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Integrating Biological Control into IPM of Black Pod Disease

 

Project Leader: Marie-Claude BON

 

Another research direction is post-release monitoring of microbial control agents against pathogens. Molecular markers are being developed to facilitate the tracking of deployed microbial organisms, which in turn will aid in developing spatial and temporal models of the epidemiology and observe the persistence of the released organism.

 

I am coordinating an international collaborative research initiative involving USDA-ARS-EBCL and SBML, CIRAD, IRAD, Masterfoods-US and IPARC for the biological control of Phytophthora megakarya, the major causal agent of the Black Pod Disease (PDB) in Cameroon.

 

PDB is the most serious disease affecting the cocoa production in Cameroon where losses can reach up to 100% of annual production in absence of control measures. Typically, the control of PDB focuses on the uses of metalaxyl and copper fungicides, phytosanitation, and the availability of less susceptible planting material. In the near future, biological control agents may have an important role because chemical fungicide costs can be quite high for smallholder farmers, and there is a need to reduce PBD near to the time to harvest without risking high residual levels of fungicide in marketable cocoa beans.


The transformation of a natural antagonism into an efficient and reliable biological protection strategy implies numerous requirements. Among these, the ability to monitor a biocontrol agent released in the field is crucially important for understanding and predicting the biocontrol efficiency as the protective effect is related to the colonization and dispersal of the biocontrol agent. Moreover, the ability to track an agent in the field contributes to the establishment of a quality control procedure for the mycofungicides and may facilitate the registration procedure. A monitoring method based on molecular typing and tagging of these biocontrol agents has been developed mainly by Corinne Hurard in our lab. The genetic typing of four T. asperellum isolates sprayed as mycofungicides is undoubtedly leading through the monitoring of their environmental fate to an optimization of formulations, applications with beneficial effects on the level of protection obtainable.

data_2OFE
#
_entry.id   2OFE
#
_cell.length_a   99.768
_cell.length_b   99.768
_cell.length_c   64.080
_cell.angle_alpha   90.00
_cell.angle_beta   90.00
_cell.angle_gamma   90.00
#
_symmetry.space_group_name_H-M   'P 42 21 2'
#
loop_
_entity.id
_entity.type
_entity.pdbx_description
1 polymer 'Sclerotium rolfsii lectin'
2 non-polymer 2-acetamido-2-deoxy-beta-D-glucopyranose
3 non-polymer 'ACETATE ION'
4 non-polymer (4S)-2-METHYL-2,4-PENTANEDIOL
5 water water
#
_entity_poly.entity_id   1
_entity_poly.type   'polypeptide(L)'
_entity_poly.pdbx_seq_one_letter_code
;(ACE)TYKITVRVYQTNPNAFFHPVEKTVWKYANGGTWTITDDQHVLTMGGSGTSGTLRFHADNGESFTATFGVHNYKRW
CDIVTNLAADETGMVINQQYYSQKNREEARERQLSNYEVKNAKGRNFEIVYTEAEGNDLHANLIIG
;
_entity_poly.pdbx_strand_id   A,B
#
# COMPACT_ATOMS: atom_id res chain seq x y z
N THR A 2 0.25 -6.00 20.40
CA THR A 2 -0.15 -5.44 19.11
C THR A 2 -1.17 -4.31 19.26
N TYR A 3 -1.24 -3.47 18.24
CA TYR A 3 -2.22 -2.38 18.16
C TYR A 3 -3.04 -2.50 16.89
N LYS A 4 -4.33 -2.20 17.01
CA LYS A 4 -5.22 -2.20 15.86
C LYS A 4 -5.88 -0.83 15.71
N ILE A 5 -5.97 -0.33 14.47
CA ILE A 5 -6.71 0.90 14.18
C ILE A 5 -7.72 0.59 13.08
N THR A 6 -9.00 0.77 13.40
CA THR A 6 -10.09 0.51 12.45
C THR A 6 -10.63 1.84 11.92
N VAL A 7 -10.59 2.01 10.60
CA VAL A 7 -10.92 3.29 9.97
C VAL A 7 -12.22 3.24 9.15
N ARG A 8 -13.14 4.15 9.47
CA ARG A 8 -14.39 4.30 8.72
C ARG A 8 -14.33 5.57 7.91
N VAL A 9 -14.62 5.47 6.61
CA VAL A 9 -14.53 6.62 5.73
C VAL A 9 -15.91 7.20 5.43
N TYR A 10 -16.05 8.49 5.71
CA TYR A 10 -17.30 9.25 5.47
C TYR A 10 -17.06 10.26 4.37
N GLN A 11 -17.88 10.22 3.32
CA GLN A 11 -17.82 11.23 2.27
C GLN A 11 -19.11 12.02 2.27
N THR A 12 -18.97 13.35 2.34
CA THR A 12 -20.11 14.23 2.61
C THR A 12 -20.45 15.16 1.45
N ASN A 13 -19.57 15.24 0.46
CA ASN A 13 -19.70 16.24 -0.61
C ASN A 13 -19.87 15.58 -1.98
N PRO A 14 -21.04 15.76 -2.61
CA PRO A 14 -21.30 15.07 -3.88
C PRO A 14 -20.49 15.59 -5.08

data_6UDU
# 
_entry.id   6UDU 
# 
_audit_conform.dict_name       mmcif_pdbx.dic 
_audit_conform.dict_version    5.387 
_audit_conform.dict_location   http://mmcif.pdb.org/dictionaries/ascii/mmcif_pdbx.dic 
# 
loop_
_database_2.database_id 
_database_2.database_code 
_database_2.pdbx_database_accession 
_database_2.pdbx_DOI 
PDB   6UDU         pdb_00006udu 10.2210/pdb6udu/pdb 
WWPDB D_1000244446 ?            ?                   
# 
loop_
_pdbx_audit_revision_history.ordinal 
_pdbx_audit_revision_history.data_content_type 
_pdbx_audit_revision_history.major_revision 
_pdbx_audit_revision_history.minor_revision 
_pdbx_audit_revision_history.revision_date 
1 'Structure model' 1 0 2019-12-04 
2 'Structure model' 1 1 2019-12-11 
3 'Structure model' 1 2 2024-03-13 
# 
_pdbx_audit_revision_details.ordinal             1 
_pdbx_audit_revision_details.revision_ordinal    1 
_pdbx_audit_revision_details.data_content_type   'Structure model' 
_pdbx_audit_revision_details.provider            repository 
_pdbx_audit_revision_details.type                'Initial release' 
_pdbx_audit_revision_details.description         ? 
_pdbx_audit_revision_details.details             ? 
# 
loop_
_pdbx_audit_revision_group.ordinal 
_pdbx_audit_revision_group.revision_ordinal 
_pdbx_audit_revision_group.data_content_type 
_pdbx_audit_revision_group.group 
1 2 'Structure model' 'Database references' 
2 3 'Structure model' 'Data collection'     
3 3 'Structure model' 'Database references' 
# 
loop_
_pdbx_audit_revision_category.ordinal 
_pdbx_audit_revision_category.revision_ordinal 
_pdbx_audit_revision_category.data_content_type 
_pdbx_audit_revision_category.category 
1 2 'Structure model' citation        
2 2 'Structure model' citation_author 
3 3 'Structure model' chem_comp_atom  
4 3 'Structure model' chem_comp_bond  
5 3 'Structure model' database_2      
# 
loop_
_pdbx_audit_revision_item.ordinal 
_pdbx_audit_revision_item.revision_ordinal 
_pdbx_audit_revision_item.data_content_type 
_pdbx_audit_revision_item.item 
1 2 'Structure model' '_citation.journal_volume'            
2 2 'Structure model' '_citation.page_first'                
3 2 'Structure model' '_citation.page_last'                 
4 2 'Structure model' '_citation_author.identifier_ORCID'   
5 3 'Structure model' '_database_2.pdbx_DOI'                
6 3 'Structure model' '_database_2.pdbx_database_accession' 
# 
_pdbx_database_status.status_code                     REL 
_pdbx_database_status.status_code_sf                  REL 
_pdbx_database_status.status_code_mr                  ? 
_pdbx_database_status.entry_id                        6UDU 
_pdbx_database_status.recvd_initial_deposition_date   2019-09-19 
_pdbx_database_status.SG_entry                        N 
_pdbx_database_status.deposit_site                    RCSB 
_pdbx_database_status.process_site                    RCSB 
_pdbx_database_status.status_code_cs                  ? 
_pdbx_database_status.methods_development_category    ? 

Results from the field trials clearly demonstrated that T. asperellum strains are persistent on the trees and are able to parasitize the pathogen (biological phytosanitation). An unexpected effect of the biocontrol sprays noticed was a significant stimulation of pod setting. Drawing on an array of disciplines, this international collaborative research project will be able to provide an important base for the development of a sustainable black pod control in Africa.

 

Main collaborators:


Corinne Hurard, Tim Widmer and Walker Jones (EBCL)
Michel Ducamp, Peninna Deberdt and Christian Cilas (CIRAD, France)
Pierre Tondje, Didier Begoude, Michel Ndoumbe, Etienne Nyemb, Virginie Mfegue and Salomon Nyasse (IRAD)
Prakash Hebbar (Masterfoods-US)
Gary Samuels (USDA-ARS-SBML)
Roy Bateman (IPARC)

More details on this research are to be found in the Annual reports 2001-2006 for the ARS specific cooperative agreement n°58-4012-1-F123. It is available upon request from the National program Staff.


For a summary, look at:

BON, M.C., DEBERDT, P., TONDJE, P., HEBBAR, P., SAMUELS, G. AND BATEMAN, R. (2006a). Integrating Biological Control into IPM of Black Pod in IRAD, Cameroon, Africa. World Cocoa Foundation RESEARCH UPDATE June 2006, 2p.

http://www.chocolateandcocoa.org/Library/Research/usda_June_2006.asp (broken link)

 

Figure 1 Dual confrontation between Trichoderma asperellum and the pathogen Phytophthora megakarya (click to enlarge)